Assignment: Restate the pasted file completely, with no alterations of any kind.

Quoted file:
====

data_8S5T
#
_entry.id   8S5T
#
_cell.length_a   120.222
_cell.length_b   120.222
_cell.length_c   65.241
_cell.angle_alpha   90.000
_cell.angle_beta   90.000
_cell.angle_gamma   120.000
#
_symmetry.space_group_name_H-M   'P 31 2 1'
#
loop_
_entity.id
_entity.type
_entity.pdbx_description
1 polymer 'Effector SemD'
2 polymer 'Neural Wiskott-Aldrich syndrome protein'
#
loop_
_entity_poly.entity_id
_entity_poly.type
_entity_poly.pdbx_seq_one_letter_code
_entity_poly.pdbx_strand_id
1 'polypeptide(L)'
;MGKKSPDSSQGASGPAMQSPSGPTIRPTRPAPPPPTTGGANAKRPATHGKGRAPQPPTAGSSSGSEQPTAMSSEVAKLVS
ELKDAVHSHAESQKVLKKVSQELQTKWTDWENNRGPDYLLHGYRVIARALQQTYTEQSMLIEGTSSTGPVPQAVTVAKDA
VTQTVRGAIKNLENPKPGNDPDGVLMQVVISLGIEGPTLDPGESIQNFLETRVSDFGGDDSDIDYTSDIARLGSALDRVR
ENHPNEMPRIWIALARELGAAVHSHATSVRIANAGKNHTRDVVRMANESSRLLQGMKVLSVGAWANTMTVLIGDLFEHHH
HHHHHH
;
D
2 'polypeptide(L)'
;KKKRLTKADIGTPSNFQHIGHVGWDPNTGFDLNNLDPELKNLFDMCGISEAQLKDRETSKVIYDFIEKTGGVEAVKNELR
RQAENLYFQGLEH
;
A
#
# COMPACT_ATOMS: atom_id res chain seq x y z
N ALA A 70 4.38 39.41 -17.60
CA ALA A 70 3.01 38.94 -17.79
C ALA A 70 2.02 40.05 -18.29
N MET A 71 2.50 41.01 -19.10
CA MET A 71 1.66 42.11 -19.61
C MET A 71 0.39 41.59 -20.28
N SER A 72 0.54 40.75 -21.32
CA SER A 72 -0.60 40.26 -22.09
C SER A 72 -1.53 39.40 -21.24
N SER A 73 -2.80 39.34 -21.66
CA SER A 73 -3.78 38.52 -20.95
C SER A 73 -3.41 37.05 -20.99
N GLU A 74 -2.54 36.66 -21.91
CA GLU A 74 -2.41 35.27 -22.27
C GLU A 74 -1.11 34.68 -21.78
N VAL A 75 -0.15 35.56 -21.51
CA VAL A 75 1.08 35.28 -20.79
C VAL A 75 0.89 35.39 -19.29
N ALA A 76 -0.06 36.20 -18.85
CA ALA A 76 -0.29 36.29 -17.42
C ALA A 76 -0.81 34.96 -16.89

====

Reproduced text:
data_8S5T
#
_entry.id   8S5T
#
_cell.length_a   120.222
_cell.length_b   120.222
_cell.length_c   65.241
_cell.angle_alpha   90.000
_cell.angle_beta   90.000
_cell.angle_gamma   120.000
#
_symmetry.space_group_name_H-M   'P 31 2 1'
#
loop_
_entity.id
_entity.type
_entity.pdbx_description
1 polymer 'Effector SemD'
2 polymer 'Neural Wiskott-Aldrich syndrome protein'
#
loop_
_entity_poly.entity_id
_entity_poly.type
_entity_poly.pdbx_seq_one_letter_code
_entity_poly.pdbx_strand_id
1 'polypeptide(L)'
;MGKKSPDSSQGASGPAMQSPSGPTIRPTRPAPPPPTTGGANAKRPATHGKGRAPQPPTAGSSSGSEQPTAMSSEVAKLVS
ELKDAVHSHAESQKVLKKVSQELQTKWTDWENNRGPDYLLHGYRVIARALQQTYTEQSMLIEGTSSTGPVPQAVTVAKDA
VTQTVRGAIKNLENPKPGNDPDGVLMQVVISLGIEGPTLDPGESIQNFLETRVSDFGGDDSDIDYTSDIARLGSALDRVR
ENHPNEMPRIWIALARELGAAVHSHATSVRIANAGKNHTRDVVRMANESSRLLQGMKVLSVGAWANTMTVLIGDLFEHHH
HHHHHH
;
D
2 'polypeptide(L)'
;KKKRLTKADIGTPSNFQHIGHVGWDPNTGFDLNNLDPELKNLFDMCGISEAQLKDRETSKVIYDFIEKTGGVEAVKNELR
RQAENLYFQGLEH
;
A
#
# COMPACT_ATOMS: atom_id res chain seq x y z
N ALA A 70 4.38 39.41 -17.60
CA ALA A 70 3.01 38.94 -17.79
C ALA A 70 2.02 40.05 -18.29
N MET A 71 2.50 41.01 -19.10
CA MET A 71 1.66 42.11 -19.61
C MET A 71 0.39 41.59 -20.28
N SER A 72 0.54 40.75 -21.32
CA SER A 72 -0.60 40.26 -22.09
C SER A 72 -1.53 39.40 -21.24
N SER A 73 -2.80 39.34 -21.66
CA SER A 73 -3.78 38.52 -20.95
C SER A 73 -3.41 37.05 -20.99
N GLU A 74 -2.54 36.66 -21.91
CA GLU A 74 -2.41 35.27 -22.27
C GLU A 74 -1.11 34.68 -21.78
N VAL A 75 -0.15 35.56 -21.51
CA VAL A 75 1.08 35.28 -20.79
C VAL A 75 0.89 35.39 -19.29
N ALA A 76 -0.06 36.20 -18.85
CA ALA A 76 -0.29 36.29 -17.42
C ALA A 76 -0.81 34.96 -16.89